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Homeless concerned new Tacoma microshelter will leave many out in the cold

The city plans to open an emergency microshelter that will house 35 people by mid-December, but critics say the shelter will not help

TACOMA, Wash — One day before the city of Tacoma planned to begin setting up an emergency microshelter for the homeless on an empty lot on Martin Luther King Jr. Way, 25-year-old Cheyenne Mello surveyed the park across from the shelter site. 

Mello said he has been living in a tent in People’s Park on and off for the last year. He has watched the number of tents sprawl, from a small cluster to a small city. He said it happened suddenly.

“Boom! There was a lot more tents from all around,” he said, pointing to a network of tents on the park’s perimeter.

Mello said the increase has been particularly apparent in the days since the city approved the emergency microshelter. As work crews level the ground on the microshelter site and raise power poles, more people are flocking to the park, even though the shelter will only accommodate 35 people. Mello counted 57 tents in the park.

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“There’s about three people to a tent, probably about 200 people, if I did my math right,” he said. “We all just kind of stick together like a big family.”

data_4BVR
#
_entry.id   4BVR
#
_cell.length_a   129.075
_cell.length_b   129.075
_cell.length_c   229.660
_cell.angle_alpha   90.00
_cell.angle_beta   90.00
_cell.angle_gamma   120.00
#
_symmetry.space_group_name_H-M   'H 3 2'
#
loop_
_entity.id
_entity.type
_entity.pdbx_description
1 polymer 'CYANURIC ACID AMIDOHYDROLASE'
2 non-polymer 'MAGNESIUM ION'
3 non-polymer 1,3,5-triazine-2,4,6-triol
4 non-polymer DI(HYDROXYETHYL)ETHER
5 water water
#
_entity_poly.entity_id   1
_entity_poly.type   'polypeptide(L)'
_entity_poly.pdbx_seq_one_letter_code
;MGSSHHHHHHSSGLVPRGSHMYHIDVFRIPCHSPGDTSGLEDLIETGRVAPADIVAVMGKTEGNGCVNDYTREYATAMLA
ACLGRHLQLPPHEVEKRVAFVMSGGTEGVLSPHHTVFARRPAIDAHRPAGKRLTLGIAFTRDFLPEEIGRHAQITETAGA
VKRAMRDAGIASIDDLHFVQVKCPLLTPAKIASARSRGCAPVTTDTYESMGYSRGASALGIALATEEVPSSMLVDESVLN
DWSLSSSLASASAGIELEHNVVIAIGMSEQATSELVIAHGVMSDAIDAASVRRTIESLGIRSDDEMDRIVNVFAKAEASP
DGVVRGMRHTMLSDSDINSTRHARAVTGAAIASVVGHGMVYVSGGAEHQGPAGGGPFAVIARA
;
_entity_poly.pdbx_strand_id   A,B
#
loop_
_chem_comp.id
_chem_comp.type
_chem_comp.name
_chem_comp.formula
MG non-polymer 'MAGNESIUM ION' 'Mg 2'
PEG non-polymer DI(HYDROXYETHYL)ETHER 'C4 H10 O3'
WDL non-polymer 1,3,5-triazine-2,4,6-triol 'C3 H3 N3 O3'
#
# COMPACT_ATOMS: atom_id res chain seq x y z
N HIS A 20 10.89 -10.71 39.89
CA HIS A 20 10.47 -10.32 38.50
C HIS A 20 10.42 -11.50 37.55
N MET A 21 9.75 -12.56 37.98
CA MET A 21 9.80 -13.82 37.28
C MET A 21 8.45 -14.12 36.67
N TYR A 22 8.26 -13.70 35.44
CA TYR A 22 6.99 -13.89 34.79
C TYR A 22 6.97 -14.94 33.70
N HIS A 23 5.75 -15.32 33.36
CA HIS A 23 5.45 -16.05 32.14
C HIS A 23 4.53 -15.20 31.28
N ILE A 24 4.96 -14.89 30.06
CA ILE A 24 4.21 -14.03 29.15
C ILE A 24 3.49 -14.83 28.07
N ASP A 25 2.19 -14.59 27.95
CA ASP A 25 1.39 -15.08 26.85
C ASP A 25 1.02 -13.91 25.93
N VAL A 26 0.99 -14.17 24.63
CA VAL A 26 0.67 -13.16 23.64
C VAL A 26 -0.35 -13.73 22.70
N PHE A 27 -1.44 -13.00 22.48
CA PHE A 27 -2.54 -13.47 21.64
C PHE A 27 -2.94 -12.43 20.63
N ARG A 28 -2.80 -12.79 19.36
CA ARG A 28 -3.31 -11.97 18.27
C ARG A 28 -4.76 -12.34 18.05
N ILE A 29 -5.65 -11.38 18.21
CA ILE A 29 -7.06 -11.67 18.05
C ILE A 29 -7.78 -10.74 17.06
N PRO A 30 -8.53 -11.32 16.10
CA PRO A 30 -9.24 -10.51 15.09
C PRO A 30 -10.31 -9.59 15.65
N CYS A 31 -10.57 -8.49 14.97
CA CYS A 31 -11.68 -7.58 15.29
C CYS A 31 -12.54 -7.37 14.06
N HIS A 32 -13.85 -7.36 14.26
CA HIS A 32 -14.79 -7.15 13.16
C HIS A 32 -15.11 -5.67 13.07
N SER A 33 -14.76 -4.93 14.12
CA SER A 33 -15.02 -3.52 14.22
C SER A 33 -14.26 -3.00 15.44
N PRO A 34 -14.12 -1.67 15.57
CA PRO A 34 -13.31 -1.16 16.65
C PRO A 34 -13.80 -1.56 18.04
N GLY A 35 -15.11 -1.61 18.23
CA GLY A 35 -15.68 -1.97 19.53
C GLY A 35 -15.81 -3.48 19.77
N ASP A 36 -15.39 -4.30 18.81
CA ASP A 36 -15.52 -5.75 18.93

Allyson Griffith, who belongs to the city of Tacoma’s Neighborhood Enhancement Team, said city workers are engaged in “encampment outreach,” at People’s Park, collecting information about the homeless population and working to connect them with housing.

“Resources will first be offered to people at People’s Park,” said Griffith

She said resources include beds in the microshelter, in nearby churches, at permanent shelters, or at a “stability site” in Tacoma’s Dome district.

Griffith said that the most recent point-in-time survey of the homeless found a need for 400 shelter beds, far more than the city currently has available.

“We certainly still need additional shelter capacity to meet the needs of our unsheltered community,” she acknowledged.

Mello said he has seen city workers in the park gathering information. He said he added his name to a list for those interested in housing. He hopes to be one of the lucky few who will live at the microshelter.

“I’m not gonna hold my breath. We’ll find somewhere else. We’ve got each other," he added.

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